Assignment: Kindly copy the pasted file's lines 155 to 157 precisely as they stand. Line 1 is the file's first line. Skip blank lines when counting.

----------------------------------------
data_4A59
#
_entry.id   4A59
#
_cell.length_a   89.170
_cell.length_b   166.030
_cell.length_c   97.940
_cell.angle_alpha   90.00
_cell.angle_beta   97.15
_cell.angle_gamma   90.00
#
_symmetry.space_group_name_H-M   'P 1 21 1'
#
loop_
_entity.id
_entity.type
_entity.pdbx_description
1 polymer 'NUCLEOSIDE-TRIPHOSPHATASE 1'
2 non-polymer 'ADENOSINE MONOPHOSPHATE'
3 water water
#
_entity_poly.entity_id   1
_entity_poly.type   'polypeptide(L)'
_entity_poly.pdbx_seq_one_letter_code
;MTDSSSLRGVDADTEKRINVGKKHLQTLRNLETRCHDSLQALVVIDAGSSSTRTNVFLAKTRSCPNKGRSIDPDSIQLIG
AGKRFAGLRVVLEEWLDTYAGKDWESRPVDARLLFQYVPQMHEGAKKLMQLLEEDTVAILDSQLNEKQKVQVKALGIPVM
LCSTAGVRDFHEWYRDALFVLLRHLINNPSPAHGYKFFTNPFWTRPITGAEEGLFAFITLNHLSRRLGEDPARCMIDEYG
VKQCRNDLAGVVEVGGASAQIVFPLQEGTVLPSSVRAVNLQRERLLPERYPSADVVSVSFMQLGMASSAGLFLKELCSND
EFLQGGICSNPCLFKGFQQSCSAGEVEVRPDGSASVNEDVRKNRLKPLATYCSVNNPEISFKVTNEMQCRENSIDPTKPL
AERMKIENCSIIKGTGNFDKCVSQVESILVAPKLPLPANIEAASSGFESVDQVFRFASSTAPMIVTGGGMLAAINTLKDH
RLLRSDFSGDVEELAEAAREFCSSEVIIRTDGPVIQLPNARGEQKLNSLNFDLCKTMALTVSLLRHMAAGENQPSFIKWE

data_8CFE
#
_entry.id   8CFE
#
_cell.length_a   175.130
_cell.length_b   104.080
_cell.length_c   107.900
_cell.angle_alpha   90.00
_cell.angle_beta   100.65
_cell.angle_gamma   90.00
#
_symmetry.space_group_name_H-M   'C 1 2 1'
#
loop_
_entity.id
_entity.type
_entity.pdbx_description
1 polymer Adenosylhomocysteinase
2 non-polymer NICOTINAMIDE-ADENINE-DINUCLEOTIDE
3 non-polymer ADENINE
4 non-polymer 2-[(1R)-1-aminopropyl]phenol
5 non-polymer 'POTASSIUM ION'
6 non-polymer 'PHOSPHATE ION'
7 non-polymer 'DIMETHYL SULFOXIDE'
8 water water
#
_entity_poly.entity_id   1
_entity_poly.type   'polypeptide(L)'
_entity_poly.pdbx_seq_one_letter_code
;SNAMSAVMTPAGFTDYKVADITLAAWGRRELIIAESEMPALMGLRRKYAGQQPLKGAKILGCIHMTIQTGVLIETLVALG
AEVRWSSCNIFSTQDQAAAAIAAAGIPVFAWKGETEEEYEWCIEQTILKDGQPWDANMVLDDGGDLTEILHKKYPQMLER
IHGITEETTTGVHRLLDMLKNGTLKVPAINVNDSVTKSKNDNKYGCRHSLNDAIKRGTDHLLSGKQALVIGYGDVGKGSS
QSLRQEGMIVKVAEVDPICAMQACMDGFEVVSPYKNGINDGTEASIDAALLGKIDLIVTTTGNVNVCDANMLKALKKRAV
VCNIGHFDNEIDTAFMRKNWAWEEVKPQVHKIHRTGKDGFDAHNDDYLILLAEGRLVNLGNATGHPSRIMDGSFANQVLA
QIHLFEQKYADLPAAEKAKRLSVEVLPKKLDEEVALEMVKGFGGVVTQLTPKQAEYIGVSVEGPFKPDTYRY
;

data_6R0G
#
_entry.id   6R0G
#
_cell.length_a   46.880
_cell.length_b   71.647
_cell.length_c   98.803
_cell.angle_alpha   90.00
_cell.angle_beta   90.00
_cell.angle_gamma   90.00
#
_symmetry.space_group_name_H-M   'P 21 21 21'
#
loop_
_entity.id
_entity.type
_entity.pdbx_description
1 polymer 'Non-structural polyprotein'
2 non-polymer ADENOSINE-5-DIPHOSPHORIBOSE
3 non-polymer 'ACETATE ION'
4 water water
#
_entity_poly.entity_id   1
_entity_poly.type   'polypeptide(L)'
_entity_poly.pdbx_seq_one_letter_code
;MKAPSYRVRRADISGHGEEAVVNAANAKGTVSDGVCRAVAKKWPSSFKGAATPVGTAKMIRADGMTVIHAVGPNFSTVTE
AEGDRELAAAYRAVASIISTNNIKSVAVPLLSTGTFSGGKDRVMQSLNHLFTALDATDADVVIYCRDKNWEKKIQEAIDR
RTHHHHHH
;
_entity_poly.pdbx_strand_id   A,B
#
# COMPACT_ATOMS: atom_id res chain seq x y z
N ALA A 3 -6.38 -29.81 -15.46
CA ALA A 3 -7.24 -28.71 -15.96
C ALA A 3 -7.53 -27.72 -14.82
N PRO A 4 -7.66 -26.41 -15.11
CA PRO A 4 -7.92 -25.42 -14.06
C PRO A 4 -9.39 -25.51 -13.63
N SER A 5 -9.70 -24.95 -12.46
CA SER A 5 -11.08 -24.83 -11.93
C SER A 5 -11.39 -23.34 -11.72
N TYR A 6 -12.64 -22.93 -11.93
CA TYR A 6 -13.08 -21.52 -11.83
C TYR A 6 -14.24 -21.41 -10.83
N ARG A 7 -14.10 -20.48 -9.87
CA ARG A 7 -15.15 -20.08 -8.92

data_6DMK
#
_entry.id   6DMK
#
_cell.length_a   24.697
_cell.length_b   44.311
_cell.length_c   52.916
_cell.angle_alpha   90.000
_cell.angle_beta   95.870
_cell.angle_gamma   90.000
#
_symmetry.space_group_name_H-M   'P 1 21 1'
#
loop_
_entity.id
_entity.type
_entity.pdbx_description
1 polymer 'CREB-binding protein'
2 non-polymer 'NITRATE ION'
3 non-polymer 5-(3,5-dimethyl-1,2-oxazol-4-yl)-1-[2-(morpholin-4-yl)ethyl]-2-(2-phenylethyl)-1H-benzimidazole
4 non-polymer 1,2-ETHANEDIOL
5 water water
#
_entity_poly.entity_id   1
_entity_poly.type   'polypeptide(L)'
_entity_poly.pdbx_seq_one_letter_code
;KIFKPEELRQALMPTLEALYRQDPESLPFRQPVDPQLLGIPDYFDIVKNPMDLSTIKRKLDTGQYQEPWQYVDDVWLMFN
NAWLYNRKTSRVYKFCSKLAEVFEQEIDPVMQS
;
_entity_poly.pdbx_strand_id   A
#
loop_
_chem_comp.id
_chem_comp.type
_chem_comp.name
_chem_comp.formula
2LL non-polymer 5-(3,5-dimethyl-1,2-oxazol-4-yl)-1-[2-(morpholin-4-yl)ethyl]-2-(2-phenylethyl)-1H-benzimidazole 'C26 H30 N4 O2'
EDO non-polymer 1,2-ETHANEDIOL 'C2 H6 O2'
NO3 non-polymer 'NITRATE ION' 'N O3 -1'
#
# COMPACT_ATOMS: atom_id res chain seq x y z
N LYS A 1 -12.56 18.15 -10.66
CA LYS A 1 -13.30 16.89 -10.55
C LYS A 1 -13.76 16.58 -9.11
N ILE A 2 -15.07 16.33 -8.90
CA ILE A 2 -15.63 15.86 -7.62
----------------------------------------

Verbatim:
N LYS A 1 -12.56 18.15 -10.66
CA LYS A 1 -13.30 16.89 -10.55
C LYS A 1 -13.76 16.58 -9.11